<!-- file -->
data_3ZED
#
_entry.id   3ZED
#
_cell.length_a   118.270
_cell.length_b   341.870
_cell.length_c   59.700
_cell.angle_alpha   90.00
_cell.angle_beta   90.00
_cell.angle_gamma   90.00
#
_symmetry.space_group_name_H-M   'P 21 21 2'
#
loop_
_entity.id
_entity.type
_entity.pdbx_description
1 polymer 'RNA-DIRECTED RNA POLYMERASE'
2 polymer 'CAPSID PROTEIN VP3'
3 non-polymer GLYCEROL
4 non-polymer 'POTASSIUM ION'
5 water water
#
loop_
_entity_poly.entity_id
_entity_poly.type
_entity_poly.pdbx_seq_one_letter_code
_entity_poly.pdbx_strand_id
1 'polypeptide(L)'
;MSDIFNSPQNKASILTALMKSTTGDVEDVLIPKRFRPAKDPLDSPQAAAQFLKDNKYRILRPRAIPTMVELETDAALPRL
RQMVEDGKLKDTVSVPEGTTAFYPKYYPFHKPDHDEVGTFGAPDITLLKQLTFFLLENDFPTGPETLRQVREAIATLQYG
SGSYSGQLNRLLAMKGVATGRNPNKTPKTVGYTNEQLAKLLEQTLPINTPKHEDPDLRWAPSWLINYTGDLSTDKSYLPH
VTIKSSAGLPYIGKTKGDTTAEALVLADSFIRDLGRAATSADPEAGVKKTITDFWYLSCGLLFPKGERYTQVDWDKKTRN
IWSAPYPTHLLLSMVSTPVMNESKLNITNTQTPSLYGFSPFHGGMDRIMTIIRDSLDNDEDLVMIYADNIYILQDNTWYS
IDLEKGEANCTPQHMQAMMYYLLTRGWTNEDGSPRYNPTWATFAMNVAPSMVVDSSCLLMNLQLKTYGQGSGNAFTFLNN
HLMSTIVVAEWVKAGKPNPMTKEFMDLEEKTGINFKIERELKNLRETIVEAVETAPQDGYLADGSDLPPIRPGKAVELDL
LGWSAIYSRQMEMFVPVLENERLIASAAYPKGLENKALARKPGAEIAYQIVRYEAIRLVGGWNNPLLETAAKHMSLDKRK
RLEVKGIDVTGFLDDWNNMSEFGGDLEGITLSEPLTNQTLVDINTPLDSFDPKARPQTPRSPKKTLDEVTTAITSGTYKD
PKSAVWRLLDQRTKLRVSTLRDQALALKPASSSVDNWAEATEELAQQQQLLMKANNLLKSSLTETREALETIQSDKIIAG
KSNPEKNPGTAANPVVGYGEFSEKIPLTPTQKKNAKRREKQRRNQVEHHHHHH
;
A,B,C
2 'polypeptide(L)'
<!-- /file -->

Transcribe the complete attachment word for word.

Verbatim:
data_3ZED
#
_entry.id   3ZED
#
_cell.length_a   118.270
_cell.length_b   341.870
_cell.length_c   59.700
_cell.angle_alpha   90.00
_cell.angle_beta   90.00
_cell.angle_gamma   90.00
#
_symmetry.space_group_name_H-M   'P 21 21 2'
#
loop_
_entity.id
_entity.type
_entity.pdbx_description
1 polymer 'RNA-DIRECTED RNA POLYMERASE'
2 polymer 'CAPSID PROTEIN VP3'
3 non-polymer GLYCEROL
4 non-polymer 'POTASSIUM ION'
5 water water
#
loop_
_entity_poly.entity_id
_entity_poly.type
_entity_poly.pdbx_seq_one_letter_code
_entity_poly.pdbx_strand_id
1 'polypeptide(L)'
;MSDIFNSPQNKASILTALMKSTTGDVEDVLIPKRFRPAKDPLDSPQAAAQFLKDNKYRILRPRAIPTMVELETDAALPRL
RQMVEDGKLKDTVSVPEGTTAFYPKYYPFHKPDHDEVGTFGAPDITLLKQLTFFLLENDFPTGPETLRQVREAIATLQYG
SGSYSGQLNRLLAMKGVATGRNPNKTPKTVGYTNEQLAKLLEQTLPINTPKHEDPDLRWAPSWLINYTGDLSTDKSYLPH
VTIKSSAGLPYIGKTKGDTTAEALVLADSFIRDLGRAATSADPEAGVKKTITDFWYLSCGLLFPKGERYTQVDWDKKTRN
IWSAPYPTHLLLSMVSTPVMNESKLNITNTQTPSLYGFSPFHGGMDRIMTIIRDSLDNDEDLVMIYADNIYILQDNTWYS
IDLEKGEANCTPQHMQAMMYYLLTRGWTNEDGSPRYNPTWATFAMNVAPSMVVDSSCLLMNLQLKTYGQGSGNAFTFLNN
HLMSTIVVAEWVKAGKPNPMTKEFMDLEEKTGINFKIERELKNLRETIVEAVETAPQDGYLADGSDLPPIRPGKAVELDL
LGWSAIYSRQMEMFVPVLENERLIASAAYPKGLENKALARKPGAEIAYQIVRYEAIRLVGGWNNPLLETAAKHMSLDKRK
RLEVKGIDVTGFLDDWNNMSEFGGDLEGITLSEPLTNQTLVDINTPLDSFDPKARPQTPRSPKKTLDEVTTAITSGTYKD
PKSAVWRLLDQRTKLRVSTLRDQALALKPASSSVDNWAEATEELAQQQQLLMKANNLLKSSLTETREALETIQSDKIIAG
KSNPEKNPGTAANPVVGYGEFSEKIPLTPTQKKNAKRREKQRRNQVEHHHHHH
;
A,B,C
2 'polypeptide(L)'